But surely American Jews, angered by their government’s one-sided demands, which place Israel at such a disadvantage, should not feel inhibited about protesting against such behavior.

THERE WAS a notable absence of Jewish response to the US endorsement of the despicable UN Human Rights Council resolution to criminalize religious “stereotyping” specifically as applied to Islam. The resolution proposed by the Islamic states sought to prevent any public criticism or discussion of Muslim infringements of human rights or criticism of Islam – a clear repudiation of freedom of expression. One would have even expected Jewish liberals to protest against such a policy.

In talking points for commemorating the September 11 terrorist attacks, the Obama administration listed countries which had suffered from terror. As on a previous occasion, Israel, which has endured more terrorism pro rata from Islamic fundamentalists than the other countries mentioned, was notably omitted from the list. Yet the only organization protesting this glaring omission (as other issues) was the Zionist Organization of America (ZOA).

The same applied to the outrageous parting shots by retiring secretary of defense Robert Gates, who castigated Netanyahu for his “ingratitude.”

Again, only ZOA protested against this boorish charge.

Public opinion in the United States is currently overwhelmingly supportive of Israel. But this should not be taken for granted and it would be shameful to rely on Christians and conservative friends of Israel to publicly protest against the double standards employed by the Obama administration in its relationship with the Jewish state.

To make matters worse, presumably in their zeal to retain their “liberal” credentials some Jewish leaders seem to compete with one another to defame evangelicals who support Israel.

This was exemplified by the vitriolic attacks leveled against Glenn Beck, who visited Israel to express solidarity with the Jewish people and launch a global movement committed to supporting the Jewish state. “If the world goes down the road of dehumanizing Jews again, then count me as a Jew and come to me first,” he said. What more could one ask from a friend? Besides, Beck’s support for Israel has had a major impact, especially in the United States.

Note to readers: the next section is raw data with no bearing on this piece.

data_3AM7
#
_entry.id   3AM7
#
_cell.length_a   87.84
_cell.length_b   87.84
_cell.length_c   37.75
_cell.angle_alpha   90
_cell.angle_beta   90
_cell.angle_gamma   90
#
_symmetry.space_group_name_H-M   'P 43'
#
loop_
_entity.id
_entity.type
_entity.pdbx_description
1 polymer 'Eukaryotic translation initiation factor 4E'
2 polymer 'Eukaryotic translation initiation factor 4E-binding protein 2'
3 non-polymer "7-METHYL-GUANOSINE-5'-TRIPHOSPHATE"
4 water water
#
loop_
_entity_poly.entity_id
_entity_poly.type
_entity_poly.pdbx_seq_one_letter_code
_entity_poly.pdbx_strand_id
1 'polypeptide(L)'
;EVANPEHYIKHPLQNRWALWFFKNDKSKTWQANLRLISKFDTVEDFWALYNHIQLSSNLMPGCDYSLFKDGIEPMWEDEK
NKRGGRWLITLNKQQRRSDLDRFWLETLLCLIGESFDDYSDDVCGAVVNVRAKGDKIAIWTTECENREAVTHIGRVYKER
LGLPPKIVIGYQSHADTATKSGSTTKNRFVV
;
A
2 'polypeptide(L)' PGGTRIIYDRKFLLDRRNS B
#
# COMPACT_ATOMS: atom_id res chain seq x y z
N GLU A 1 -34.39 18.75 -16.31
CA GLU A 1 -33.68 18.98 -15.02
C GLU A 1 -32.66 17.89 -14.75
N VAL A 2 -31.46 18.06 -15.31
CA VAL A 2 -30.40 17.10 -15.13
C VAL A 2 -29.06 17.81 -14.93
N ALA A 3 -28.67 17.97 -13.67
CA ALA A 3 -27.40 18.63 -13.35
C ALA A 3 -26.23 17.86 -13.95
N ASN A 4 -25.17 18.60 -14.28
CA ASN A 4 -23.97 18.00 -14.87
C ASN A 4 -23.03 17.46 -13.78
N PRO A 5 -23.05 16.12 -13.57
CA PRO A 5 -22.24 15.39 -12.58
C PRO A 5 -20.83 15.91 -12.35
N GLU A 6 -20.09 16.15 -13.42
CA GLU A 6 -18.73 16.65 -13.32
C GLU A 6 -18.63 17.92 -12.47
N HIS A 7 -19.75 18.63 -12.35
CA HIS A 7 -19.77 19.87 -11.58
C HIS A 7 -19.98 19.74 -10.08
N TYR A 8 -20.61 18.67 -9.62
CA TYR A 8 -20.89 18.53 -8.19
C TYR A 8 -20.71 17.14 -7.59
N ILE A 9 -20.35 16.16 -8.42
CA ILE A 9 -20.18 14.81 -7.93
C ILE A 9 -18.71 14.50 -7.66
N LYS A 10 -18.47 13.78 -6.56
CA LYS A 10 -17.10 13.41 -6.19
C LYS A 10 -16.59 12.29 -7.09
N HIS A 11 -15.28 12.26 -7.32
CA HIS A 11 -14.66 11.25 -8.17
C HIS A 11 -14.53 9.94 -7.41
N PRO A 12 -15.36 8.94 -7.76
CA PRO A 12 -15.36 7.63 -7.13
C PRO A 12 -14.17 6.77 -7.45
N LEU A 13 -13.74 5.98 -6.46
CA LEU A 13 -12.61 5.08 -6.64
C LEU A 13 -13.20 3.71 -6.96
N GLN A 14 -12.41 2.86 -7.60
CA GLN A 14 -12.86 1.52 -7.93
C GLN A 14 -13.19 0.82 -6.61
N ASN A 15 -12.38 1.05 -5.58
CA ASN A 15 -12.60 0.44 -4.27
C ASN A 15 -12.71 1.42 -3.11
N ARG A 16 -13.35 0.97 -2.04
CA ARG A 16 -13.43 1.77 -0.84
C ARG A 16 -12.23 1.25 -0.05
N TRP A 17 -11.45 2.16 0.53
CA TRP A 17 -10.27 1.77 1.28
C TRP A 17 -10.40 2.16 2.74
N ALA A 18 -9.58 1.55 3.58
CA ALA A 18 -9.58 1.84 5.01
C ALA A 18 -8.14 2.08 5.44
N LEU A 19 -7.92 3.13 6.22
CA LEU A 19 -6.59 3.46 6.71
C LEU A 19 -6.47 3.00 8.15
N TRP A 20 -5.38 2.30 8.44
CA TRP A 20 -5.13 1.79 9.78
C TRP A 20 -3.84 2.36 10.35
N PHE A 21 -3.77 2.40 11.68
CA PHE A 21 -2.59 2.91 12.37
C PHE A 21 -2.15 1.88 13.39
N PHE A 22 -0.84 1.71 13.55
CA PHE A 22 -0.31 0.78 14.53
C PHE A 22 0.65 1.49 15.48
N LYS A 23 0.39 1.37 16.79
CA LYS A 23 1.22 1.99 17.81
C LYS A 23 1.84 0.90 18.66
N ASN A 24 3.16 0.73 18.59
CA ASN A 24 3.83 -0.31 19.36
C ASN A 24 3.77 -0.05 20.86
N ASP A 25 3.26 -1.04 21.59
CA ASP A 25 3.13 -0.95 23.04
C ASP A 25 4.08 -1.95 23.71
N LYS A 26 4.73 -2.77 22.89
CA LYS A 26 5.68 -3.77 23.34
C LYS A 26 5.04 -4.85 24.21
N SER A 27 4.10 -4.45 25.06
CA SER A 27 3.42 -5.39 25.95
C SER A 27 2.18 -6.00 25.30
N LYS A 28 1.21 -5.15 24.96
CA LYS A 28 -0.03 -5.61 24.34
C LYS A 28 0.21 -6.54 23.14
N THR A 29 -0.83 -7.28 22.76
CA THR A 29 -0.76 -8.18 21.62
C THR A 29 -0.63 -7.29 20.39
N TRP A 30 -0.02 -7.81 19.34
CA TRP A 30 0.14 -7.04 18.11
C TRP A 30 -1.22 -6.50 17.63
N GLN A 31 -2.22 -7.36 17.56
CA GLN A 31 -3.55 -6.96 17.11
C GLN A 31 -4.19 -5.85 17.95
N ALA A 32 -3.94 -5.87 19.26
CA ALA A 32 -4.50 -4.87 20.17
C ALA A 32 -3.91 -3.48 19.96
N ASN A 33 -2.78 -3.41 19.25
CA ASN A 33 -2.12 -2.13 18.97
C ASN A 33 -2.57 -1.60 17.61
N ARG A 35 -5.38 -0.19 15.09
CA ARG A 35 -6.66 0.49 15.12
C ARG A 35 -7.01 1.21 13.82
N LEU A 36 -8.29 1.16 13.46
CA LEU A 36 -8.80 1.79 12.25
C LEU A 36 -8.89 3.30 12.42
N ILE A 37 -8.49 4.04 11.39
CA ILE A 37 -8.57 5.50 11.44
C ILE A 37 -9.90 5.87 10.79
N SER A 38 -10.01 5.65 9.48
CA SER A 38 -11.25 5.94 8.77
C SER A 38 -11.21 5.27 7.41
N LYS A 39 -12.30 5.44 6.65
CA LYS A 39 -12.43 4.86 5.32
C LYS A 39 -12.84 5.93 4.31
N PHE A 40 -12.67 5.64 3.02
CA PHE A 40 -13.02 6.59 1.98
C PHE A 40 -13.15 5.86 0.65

One is not obliged to identify with all policies espoused by allies, but during such difficult times, when many of our former liberal supporters have abandoned us, to condemn someone displaying the courage to support us in this current hostile environment without imposing any reciprocal demands is simply inexplicable.

Besides, Beck, who passionately defends Israel against the barbarians at our gates, has an infinitely better understanding of Middle East politics than his critics and should be commended by all friends of Israel.

We return to the original question. Why are most reputable American Jewish leaders off the radar and reluctant to publicly confront the excesses of the administration? If, for purported diplomatic reasons, the Netanyahu government has asked them to remain silent, this would be scandalous. Diaspora Jews living in a democracy like the US do not require a green light from the government of Israel to speak up and protest if they believe that their government is applying double standards against Israel, its ally. If Jewish leaders persist in remaining silent, their kinsmen at a grassroots level will simply continue bypassing them.

This column was originally published in the Jerusalem Post

Isi Leibler


Copyright - Original materials copyright (c) by the authors.